AKQA partnered with Nissan in 2013 to develop an immersive virtual world, powered by the Oculus Rift

This all comes with plenty of questions. When the technology goes mainstream, will there be any form of governance or will the world be deluged with the VR-equivalent of 'fart apps'? Will the morass of applications with more bugs than features that currently permeates app stores be replicated here? Will developers pay as much attention to navigation and control as they will to stunning environments and 3D models?

Navigation is a vital tool in maintaining the totally immersive nature of the VR experience - being tied to external controllers is a limiting factor here. It is also very difficult to predict how long the VR revolution will take. It's possible that once the immediate rush of gamers buying the Rift is over, we may see a plateau in the adoption of VR.

Things may go a little quiet while a broader and more utility-focused range of applications are worked out, tested and developed. Or it could be that many of them are ready from day one. What I think is abundantly clear is that whether it takes five weeks or five years, immersive VR is very much here to stay, and its impact will be felt far and wide.

For those of us who seek to apply new technologies to solve the problems of businesses and consumers, Oculus Rift is the kind of thing we live for, an exciting new medium with a whole realm of possibilities. The risk, however, is seeing the technology first and making our application of it entirely arbitrary.

It is pretty easy for most people to spot when technology has been crowbarred into a solution because it's 'cool'. The consumer experience is pivotal, and whether or not it is truly served by the technology, whether the solution genuinely fits the problem, is key.

Visitors to the Tokyo Motor Show could create their own concept cars in Nissan's virtual world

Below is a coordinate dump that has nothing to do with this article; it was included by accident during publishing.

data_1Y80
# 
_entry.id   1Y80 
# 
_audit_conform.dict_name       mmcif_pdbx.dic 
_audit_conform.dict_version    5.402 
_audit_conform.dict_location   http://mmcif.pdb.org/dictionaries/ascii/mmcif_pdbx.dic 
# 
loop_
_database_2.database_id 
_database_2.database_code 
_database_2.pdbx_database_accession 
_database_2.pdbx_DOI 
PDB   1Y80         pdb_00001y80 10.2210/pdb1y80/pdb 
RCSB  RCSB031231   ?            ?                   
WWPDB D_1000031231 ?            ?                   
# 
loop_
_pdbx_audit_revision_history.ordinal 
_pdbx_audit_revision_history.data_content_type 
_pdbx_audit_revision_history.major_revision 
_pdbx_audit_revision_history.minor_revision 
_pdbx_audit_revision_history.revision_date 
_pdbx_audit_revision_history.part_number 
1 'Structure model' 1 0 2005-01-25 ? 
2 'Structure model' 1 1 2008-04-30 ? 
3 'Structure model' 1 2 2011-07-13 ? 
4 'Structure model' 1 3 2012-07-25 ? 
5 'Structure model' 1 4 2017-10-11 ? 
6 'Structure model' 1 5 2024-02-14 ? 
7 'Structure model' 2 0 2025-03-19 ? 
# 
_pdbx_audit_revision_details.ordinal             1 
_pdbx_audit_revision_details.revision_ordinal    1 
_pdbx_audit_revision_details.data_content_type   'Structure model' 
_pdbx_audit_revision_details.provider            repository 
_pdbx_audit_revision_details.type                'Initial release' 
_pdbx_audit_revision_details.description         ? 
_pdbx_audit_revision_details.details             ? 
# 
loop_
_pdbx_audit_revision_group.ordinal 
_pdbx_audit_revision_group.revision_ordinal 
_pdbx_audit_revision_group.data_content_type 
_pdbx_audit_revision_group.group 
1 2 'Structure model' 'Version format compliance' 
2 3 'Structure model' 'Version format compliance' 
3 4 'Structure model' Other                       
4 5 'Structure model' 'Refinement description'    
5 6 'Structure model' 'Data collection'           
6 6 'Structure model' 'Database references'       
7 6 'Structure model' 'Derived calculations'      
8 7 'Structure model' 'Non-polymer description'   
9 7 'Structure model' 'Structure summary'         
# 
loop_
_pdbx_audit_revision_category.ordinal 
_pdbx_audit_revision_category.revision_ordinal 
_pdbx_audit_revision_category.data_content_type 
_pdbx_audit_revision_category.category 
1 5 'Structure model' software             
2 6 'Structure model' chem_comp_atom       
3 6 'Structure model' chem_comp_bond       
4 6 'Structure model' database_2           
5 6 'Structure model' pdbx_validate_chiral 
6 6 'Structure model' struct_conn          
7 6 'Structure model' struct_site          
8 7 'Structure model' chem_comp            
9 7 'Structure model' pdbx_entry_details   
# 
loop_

We are almost certain to have to put up with a lot of pointless or substandard content. This is true of every medium, be it books, films, music or iPhone apps, so nothing to unduly worry about. We must concern ourselves with delivering the content, applications and solutions that can truly make this medium indispensable, and solve problems in a uniquely seamless and sophisticated way, as though only VR could ever really have been the natural solution to the problem.

That last point is true of all technologies. Oculus Rift is the current hot topic, but there will be others. We find them everywhere. Startups are creating new technologies and techniques all the time. You better believe that the tech giants are hard at work on their next offerings. Kickstarter is a brilliant place to keep track of anything at grassroots level. It enables you to place a pretty small bet on a technology or product, get the very first belt-and-braces prototype off the assembly line, and then realise major opportunities if you can find the relevance and deliver genuinely valuable solutions using it. And if you don't think that's worth getting out of bed for, then you're in the wrong industry.

Words: Andy Hood

This article originally appeared in Computer Arts issue 225.